What would cocktail week be without delving into the dry bar to dig up the dirt on some of Chicago's more experienced mixologists, ahem, shall we say, lifers? Like many chefs, they too have flavorful pasts with big breaks, inspiring bosses, and possibly some concoctions gone awry. Eater is shedding some light on these old-time shakers for Cocktail Week.
Adam Seger, iPic Entertainment, got his start in fine dining while in college at Cornell Hotel School bartending at the Statler Hotel, the property on campus operated by the university. Once graduated, he was off to the historic Seelbach Hotel in Louisville, Kentucky where he was immersed in whiskey, well, not literally, but it's where his love of dark liquors began. Seger cites his bosses from the Seelbach, Dale Degroff and Gary Regan, as laying the foundation of mixology as being a craft rather than a just a job. They are recognized as pioneers of the cocktail scene in the mid-90s.
Moving on from Louisville, it was his time spent at Tru and The French Laundry where he was able to "soak up the culture of the kitchen and reverence towards ingredients," says Seger, especially through chef Thomas Keller. In both establishments, he learned first hand the reinvention of fine dining, experimenting and respect for fresh ingredients.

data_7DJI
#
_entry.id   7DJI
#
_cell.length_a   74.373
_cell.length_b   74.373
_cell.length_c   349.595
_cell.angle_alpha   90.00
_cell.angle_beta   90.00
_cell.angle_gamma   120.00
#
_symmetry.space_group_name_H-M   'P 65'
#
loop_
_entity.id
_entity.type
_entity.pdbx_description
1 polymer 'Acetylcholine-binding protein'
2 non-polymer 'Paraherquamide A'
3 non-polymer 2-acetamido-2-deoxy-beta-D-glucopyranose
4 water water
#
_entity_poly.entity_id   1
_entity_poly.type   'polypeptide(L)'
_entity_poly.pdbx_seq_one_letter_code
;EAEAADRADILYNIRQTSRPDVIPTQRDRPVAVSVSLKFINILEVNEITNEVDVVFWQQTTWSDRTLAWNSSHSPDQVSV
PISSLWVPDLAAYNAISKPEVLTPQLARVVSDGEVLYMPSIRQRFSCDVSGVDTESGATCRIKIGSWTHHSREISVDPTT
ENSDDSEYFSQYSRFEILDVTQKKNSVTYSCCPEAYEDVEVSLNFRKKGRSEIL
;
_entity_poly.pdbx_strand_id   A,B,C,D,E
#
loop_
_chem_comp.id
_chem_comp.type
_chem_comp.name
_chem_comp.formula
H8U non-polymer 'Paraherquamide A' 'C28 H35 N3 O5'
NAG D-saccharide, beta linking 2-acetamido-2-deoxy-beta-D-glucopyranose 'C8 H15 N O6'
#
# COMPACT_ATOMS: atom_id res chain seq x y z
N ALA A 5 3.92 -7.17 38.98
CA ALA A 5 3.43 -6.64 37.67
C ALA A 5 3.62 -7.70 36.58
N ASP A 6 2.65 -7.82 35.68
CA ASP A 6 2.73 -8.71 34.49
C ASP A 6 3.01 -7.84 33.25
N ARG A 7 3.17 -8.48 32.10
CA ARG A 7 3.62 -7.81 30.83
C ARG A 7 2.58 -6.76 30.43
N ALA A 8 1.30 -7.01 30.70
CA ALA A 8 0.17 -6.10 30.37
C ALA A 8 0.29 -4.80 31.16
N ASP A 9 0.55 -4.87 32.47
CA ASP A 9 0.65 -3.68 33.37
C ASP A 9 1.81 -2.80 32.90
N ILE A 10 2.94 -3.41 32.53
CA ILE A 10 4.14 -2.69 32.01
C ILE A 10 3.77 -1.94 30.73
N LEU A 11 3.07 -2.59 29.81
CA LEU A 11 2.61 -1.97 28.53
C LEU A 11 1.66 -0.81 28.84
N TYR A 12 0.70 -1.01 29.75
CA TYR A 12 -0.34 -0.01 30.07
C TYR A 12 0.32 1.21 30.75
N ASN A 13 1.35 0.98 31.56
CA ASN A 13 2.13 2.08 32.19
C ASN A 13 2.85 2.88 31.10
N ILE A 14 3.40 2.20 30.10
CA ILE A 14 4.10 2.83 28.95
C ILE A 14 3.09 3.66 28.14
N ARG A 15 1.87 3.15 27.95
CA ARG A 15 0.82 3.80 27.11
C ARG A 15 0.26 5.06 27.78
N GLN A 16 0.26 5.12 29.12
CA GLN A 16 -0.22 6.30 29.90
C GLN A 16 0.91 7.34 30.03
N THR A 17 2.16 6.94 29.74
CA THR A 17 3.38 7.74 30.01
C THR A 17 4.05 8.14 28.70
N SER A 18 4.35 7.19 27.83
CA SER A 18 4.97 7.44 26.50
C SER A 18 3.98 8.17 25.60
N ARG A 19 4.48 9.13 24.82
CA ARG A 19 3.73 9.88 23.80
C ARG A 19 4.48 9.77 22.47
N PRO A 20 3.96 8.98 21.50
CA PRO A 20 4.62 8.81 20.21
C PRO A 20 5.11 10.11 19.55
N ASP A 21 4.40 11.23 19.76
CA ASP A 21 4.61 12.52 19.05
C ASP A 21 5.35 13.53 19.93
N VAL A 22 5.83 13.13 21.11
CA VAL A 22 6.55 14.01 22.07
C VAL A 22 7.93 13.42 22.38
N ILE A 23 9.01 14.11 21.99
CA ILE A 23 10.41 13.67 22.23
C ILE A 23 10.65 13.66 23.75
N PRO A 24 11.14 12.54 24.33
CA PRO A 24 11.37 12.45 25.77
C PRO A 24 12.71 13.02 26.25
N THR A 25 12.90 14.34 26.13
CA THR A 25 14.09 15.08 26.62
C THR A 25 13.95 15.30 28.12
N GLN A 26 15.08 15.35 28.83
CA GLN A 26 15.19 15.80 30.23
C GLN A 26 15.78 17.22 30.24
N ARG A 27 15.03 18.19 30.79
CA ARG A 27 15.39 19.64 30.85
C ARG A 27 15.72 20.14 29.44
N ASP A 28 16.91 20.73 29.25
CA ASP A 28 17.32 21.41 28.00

With a new appreciation for fresh ingredients, Seger was on the move landing at Lettuce Entertain You creating a Latin cocktail program for Nacional 27. Eager to take it to the next level, he participated in the prep and ordering of the kitchen with then-chef Randy Zweiben which allowed him to fuse the kitchen with the bar. It was here that it all pulled together for Seger. Mixology became a career and for diners, cocktailing was evolving.
That doesn't mean he's never seen any disasters in his day. Take for example, the first time he attempted his hand at bitters. Wanting to make an aromatic complex bitter, Seger befriended his local apothecary and purchased some mugwort, which much like the sound of it, resulted in a lovely hamster-cage aroma. Back and forth the to apothecary to tweak his potion while keeping detailed notes, Seger finally nailed the concoction and won the Barmade Bitters Challenge for Best Herbal Bitters in 2009.
The big news flash from Seger born from that experience, he is now in the process of launching a new line of bitters called Rare Botanical Bitters with partner Rodrick Markus of Rare Tea Cellars. The first bitter, a Perigord Truffle Bitter, is in the hands of the government awaiting approval. Together they will, "wake people up to wows of flavor and hedonistic aromas elements of nature from around the world." The bitter will be released sometime next year after it is approved.
— Kiki Luthringshausen
· All Cocktail Week 2012 Coverage [~ECHI~]